Foreign sports coaches stigmatised by sports media
New, UK-first research by experts on sport psychology from London South Bank University (LSBU) found that media representation in the English, Portuguese, Italian and Spanish speaking press of foreign coaches is deeply polarised. Sometimes the same coach (e.g., football coach Mourinho) is portrayed as instrumental for sport development and success by their native country and also stigmatised as unsuccessful mercenaries with no attachment to the host country once they move abroad.
The LSBU research found:
- Foreign sports coaches are often portrayed as either instrumental for sport development and success by their native country or stigmatised as unsuccessful mercenaries with no attachment to the host country once they move abroad.
- The world’s media often accuses foreign coaches of lacking commitment to the national sport. They are portrayed as uncommitted and motivated to work abroad by financial gain. This is especially prevalent in Africa or Russia where foreign football coaches, in particular Europeans, are described as caring more about money than the sport itself. But previous research about the coaches’ motivations for migration paint a different picture of the migrant coaches themselves.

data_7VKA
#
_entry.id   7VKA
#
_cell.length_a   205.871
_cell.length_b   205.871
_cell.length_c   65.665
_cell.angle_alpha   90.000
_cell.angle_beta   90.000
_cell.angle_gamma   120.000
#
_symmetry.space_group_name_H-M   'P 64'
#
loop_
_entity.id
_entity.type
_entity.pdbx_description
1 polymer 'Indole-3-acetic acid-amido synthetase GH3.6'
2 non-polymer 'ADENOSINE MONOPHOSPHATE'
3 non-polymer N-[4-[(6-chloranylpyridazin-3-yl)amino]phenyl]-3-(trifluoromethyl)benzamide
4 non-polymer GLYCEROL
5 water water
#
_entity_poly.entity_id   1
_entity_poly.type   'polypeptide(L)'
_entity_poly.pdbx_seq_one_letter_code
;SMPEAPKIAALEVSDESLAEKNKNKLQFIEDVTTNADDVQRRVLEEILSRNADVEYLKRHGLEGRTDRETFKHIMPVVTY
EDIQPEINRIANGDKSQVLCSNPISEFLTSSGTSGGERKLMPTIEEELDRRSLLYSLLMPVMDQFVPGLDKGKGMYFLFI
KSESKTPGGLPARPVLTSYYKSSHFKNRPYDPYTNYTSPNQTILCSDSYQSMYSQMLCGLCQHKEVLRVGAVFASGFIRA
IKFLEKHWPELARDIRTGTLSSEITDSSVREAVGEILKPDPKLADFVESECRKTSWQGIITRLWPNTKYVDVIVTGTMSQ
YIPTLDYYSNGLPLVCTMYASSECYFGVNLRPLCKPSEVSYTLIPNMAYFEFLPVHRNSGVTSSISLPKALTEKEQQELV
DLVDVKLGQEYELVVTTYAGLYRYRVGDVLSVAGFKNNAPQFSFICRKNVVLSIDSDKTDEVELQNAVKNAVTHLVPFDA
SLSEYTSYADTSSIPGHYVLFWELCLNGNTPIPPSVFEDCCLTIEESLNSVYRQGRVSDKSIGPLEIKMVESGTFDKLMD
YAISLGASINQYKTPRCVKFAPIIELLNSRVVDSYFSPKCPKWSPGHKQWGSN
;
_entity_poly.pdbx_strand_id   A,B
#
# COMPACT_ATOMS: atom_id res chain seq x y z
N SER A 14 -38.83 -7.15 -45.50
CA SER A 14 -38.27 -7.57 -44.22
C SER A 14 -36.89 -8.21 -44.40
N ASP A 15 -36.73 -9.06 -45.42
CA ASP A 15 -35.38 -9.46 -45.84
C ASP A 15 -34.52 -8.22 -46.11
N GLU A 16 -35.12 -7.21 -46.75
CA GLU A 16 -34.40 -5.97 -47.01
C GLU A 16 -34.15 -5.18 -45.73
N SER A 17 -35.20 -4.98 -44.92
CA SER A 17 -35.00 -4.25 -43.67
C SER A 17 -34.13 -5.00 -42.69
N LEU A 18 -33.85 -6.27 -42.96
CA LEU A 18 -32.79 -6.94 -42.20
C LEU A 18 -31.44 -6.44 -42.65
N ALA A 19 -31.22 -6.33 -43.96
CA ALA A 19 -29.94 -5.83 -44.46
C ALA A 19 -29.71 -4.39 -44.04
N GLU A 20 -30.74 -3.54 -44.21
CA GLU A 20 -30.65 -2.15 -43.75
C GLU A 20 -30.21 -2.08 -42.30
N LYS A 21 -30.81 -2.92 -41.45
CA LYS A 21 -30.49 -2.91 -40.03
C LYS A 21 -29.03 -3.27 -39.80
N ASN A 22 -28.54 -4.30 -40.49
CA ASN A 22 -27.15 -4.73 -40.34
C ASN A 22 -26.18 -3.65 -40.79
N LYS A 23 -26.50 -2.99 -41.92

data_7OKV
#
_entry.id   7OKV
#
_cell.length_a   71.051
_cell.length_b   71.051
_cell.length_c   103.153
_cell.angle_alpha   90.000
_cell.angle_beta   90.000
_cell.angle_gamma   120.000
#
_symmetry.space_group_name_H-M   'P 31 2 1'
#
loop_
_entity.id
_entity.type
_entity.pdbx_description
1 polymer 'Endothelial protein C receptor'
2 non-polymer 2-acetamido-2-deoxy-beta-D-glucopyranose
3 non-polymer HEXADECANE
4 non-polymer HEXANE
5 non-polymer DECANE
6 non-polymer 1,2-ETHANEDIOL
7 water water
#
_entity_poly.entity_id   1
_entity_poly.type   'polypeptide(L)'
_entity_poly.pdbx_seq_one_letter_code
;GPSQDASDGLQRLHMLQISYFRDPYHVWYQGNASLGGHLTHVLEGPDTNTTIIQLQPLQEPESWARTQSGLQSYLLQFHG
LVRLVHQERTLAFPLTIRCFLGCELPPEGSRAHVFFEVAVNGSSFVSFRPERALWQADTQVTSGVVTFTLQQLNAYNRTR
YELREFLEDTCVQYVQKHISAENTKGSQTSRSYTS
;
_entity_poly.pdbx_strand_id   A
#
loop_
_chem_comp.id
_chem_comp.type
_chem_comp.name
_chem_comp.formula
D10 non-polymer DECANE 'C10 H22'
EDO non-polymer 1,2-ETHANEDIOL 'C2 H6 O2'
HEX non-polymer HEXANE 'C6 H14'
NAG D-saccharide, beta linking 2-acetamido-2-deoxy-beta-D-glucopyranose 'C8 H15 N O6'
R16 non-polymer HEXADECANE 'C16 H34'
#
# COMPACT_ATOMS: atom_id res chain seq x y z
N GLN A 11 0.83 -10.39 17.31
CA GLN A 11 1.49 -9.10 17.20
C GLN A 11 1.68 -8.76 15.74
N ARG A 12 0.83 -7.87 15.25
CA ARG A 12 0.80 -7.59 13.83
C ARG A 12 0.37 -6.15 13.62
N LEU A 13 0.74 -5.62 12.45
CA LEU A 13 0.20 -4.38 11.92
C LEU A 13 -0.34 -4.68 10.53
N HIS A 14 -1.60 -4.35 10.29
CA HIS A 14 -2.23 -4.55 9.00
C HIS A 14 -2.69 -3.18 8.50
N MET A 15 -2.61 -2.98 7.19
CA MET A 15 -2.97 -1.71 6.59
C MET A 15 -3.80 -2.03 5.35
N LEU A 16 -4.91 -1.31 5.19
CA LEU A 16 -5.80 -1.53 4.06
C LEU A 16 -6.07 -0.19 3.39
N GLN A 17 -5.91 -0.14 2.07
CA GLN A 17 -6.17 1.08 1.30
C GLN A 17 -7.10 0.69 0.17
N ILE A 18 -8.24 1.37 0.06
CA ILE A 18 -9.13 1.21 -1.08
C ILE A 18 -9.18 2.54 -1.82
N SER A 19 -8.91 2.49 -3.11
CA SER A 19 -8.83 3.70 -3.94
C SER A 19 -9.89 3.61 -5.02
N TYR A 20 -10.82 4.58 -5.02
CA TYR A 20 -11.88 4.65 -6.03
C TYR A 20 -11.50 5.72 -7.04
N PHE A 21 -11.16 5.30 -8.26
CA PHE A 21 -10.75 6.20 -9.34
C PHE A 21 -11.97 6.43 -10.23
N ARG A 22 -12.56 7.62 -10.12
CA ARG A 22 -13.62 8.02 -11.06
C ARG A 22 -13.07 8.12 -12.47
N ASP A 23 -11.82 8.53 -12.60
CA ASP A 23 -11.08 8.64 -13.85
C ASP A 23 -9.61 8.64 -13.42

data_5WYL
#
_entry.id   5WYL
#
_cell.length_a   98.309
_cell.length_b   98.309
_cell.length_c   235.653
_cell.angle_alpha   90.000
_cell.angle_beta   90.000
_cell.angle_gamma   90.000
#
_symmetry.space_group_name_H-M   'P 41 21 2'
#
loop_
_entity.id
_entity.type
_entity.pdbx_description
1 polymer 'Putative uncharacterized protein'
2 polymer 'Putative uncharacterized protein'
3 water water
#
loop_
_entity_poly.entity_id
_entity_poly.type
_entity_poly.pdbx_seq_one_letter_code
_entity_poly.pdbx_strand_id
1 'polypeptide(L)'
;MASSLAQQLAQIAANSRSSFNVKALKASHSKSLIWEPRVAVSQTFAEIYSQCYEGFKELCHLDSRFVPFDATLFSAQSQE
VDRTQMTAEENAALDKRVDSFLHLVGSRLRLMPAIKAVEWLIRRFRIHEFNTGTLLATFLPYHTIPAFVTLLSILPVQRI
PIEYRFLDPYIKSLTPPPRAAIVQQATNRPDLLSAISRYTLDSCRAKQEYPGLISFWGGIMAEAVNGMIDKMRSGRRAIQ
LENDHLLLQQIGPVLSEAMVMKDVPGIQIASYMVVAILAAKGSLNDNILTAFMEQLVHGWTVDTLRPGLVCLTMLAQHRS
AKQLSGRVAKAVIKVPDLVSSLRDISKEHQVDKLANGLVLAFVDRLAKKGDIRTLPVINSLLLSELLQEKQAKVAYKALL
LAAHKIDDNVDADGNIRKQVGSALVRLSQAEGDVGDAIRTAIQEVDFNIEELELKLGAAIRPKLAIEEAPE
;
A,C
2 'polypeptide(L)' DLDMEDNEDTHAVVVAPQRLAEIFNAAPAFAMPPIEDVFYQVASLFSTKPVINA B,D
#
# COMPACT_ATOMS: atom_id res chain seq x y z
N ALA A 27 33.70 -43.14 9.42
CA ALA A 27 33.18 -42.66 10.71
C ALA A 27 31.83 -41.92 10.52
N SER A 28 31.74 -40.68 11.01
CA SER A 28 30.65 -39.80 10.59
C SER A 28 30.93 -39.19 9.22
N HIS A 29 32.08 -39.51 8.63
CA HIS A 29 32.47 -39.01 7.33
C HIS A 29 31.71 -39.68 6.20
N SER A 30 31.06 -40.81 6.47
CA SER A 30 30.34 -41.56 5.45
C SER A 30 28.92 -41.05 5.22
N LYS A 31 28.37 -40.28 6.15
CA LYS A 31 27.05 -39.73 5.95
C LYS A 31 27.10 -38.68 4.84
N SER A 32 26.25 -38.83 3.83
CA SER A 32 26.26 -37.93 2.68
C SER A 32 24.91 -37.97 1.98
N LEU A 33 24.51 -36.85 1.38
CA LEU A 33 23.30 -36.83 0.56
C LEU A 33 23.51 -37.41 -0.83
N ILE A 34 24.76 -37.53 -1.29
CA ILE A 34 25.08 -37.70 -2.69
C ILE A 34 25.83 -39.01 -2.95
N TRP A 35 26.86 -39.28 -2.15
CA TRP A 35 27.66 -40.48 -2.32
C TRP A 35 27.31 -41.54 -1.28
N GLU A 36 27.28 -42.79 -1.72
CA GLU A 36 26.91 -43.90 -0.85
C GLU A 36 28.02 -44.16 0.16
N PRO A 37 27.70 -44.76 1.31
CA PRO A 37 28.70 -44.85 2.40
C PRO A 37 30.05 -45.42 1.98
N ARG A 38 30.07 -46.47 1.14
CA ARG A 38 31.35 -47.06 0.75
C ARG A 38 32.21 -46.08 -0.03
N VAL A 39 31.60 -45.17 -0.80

- Issues such as language barriers, lack of attachment to the national culture, and the blaming of foreign coaches on the marginalisation of native coaches are all described by media as reasons for poor sporting outcomes by foreign coaches. These media criticisms appear in relation to poor performance but not when coaches are successful.
- Should a coach move abroad they are often seen by their home country’s media as a pioneer. The media often praises them as a national symbol and applaud them for their ability to develop their sport abroad.
Mario Borges, Senior Lecturer in Sport and Exercise Science at LSBU and author of the report said: “The media plays a significant role in our perceptions of sports coaches. It heavily influences foreign coaches being portrayed as ‘outsiders’ who lack commitment.”
“It’s easy to imagine how this has played a part in the increased turn-over of coaches in elite sport and also the prevalence of racist and xenophobic abuse which we see in sport, particularly on the football terraces.”
The report recommends culture and media training should be provided by sporting federations, such as the FA, for coaches to be able to better interact with the media, fans and stakeholders of their new country.
How the research was conducted:
- The research was led by Mario Borges Course Director BSc(Hons) Sports Coaching and Analysis at London South Bank University (LSBU)
- The researchers analysed 257 media stories, online posts and articles published in Italian, English and Spanish written press between April 2012 and August 2014 including coverage of the 2014 FIFA World Cup and the 2012 Olympic Games.
Where the research was published: Sports Coaching Review - Borges, Rosado & de Oliveira (2022) – ‘Foreign coaches viewed through media discourse’